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Apr 10 2023

Excellence Over Perfection: Help for the Perfectionist Youth Athlete

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Excellence Over Perfection:
Help for the Perfectionist Youth Athlete

Perfectionism is a common personality trait that can affect all areas of our lives, including athletics. Perfectionism is defined as "the belief that you must be perfect in order to be worthwhile." If you or your player are a perfectionist, then you know how this goes.

There’s ZERO room for error. Perfectionism makes it easy to get overwhelmed by the pressure and start feeling like nothing will ever be good enough. Everything must go exactly right in order to feel good about ourselves and our performance. And when it doesn't? Well, those feelings of self-worth are gone.

That’s especially harmful for youth athletes, where the goal of being perfect can lead a player down a self-destructive path of viewing mistakes as unacceptable rather than inevitable, tiny parts of learning a new skill or improving on existing ones.

  • They may become fearful of making mistakes, leading them to hesitate and potentially make more.
  • They may feel guilty when they do make those inevitable mistakes, leading them to question their talent and self-worth.
  • They may loose self-esteem, leading them to doubt their abilities, their role on a team, and even their desire to play the game.

One thing keeps coming up as a way to help youth athletes overcome their perfectionism: a growth mindset. A growth mindset is the belief that intelligence and talent are not fixed but can be developed with effort and hard work. Research shows that children with this type of attitude tend to be more successful in school, sports, and other areas of life because they don't give up when faced with challenges or setbacks.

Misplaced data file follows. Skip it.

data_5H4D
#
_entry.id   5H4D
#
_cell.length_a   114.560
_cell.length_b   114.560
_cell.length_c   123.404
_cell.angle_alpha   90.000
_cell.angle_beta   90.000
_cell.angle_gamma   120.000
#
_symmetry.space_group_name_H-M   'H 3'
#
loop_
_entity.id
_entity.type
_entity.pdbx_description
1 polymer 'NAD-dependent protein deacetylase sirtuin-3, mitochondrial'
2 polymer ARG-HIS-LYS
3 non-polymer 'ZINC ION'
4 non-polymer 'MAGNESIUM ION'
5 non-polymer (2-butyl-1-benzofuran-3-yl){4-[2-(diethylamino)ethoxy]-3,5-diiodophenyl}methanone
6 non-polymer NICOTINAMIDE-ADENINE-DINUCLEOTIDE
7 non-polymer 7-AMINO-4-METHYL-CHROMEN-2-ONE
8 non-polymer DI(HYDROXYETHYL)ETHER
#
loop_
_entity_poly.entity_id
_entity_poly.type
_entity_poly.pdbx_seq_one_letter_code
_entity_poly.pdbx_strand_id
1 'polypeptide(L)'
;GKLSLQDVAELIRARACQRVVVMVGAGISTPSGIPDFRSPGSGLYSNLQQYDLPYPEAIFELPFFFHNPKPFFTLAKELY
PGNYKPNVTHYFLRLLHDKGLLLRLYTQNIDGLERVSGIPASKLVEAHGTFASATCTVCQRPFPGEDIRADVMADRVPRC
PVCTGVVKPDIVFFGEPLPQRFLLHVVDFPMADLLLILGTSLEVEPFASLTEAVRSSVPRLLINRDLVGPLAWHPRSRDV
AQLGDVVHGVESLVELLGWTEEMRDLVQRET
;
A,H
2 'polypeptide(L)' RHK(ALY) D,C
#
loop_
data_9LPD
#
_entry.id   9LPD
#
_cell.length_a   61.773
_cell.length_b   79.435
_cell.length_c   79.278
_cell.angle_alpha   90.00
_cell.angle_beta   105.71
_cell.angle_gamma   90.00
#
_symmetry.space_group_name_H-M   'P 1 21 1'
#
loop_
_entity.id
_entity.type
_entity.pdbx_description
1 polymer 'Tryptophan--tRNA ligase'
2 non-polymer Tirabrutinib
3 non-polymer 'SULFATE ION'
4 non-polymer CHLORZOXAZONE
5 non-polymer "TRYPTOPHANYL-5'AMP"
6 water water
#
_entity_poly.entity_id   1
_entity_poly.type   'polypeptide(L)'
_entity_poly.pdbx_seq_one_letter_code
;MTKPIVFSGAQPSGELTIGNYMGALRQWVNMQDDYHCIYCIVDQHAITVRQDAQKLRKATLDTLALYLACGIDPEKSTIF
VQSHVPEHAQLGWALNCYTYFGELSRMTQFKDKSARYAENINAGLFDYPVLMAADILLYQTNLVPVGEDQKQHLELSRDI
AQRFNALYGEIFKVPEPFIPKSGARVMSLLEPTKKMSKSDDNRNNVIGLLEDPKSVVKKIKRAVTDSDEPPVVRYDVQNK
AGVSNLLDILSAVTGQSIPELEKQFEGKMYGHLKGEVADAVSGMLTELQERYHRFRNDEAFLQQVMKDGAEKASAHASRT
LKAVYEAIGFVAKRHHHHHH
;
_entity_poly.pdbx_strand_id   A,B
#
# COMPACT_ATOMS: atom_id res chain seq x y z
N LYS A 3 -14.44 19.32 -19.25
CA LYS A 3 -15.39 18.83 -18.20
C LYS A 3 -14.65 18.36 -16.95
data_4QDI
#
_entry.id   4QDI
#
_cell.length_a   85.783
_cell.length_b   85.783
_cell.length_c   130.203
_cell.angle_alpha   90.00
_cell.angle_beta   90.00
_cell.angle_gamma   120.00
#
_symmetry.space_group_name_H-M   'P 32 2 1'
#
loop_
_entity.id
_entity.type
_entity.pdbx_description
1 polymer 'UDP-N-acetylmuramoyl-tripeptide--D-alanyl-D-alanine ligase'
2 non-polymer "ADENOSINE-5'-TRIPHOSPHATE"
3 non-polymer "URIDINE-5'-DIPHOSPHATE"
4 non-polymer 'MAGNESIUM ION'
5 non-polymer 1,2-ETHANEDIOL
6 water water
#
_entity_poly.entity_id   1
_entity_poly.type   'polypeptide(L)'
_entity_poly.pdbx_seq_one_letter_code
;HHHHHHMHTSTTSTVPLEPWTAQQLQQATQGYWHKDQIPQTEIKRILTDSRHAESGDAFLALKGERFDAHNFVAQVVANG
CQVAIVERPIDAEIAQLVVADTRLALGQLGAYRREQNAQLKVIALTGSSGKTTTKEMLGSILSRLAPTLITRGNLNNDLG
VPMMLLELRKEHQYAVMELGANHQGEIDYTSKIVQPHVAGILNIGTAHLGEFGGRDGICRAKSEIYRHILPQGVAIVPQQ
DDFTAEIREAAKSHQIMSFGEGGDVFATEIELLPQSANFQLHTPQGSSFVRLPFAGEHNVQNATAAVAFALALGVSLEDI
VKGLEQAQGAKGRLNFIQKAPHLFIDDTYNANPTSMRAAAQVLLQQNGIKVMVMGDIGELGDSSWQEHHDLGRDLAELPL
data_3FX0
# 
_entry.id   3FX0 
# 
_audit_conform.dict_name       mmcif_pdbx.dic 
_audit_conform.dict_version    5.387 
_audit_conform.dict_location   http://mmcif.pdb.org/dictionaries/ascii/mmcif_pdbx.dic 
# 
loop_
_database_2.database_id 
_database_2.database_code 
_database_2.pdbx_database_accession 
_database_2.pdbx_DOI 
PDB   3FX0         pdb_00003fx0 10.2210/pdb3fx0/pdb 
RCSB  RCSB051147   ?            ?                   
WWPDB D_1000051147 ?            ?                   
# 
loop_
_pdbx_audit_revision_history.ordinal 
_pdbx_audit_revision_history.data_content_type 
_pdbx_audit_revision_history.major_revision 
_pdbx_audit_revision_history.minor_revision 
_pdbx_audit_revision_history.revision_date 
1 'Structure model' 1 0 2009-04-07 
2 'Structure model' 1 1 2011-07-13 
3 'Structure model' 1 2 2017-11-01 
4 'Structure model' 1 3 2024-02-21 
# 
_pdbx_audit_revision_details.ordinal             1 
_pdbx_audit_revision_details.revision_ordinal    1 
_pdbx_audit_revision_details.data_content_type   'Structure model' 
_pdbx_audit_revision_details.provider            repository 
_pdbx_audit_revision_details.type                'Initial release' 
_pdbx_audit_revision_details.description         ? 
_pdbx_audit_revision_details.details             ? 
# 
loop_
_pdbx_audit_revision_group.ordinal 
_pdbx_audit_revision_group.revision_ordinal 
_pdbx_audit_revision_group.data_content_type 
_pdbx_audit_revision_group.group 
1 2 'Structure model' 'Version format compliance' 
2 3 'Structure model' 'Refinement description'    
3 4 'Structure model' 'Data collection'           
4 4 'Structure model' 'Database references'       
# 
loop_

Sounds great, but the reality is, it’s easier said than done. It’s hard for these perfectionist youth athletes to quickly let go of mistakes on the field.

We can help, though.

Playing well during a game, scoring or saving a goal, getting a ground ball, winning a face-off or draw, making a great pass, winning a game or tournament … All of these things are awesome achievements but none of those achievements have any correlation to the worth of a youth athlete, a coach, or a parent.

Parents and coaches alike can focus on effort over outcome. Mistakes are an opportunity for learning. We coach our coaches to communicate positively with players, even when running through what went wrong. It should sound something like, “Great effort! Not let’s talk about what happened and what we can do differently next time.” If we focus on our child's effort, then even if they don't win or perform well in a particular game or practice, they'll still feel like they've done their best and will be able to move forward with confidence. As parents, we can avoid coaching or criticizing our kids for making the mistake in the first place, which only increases their anxiety. Instead, we can help them set realistic goals based more on effort and attitude that don’t overwhelm them if things don’t go exactly as planned.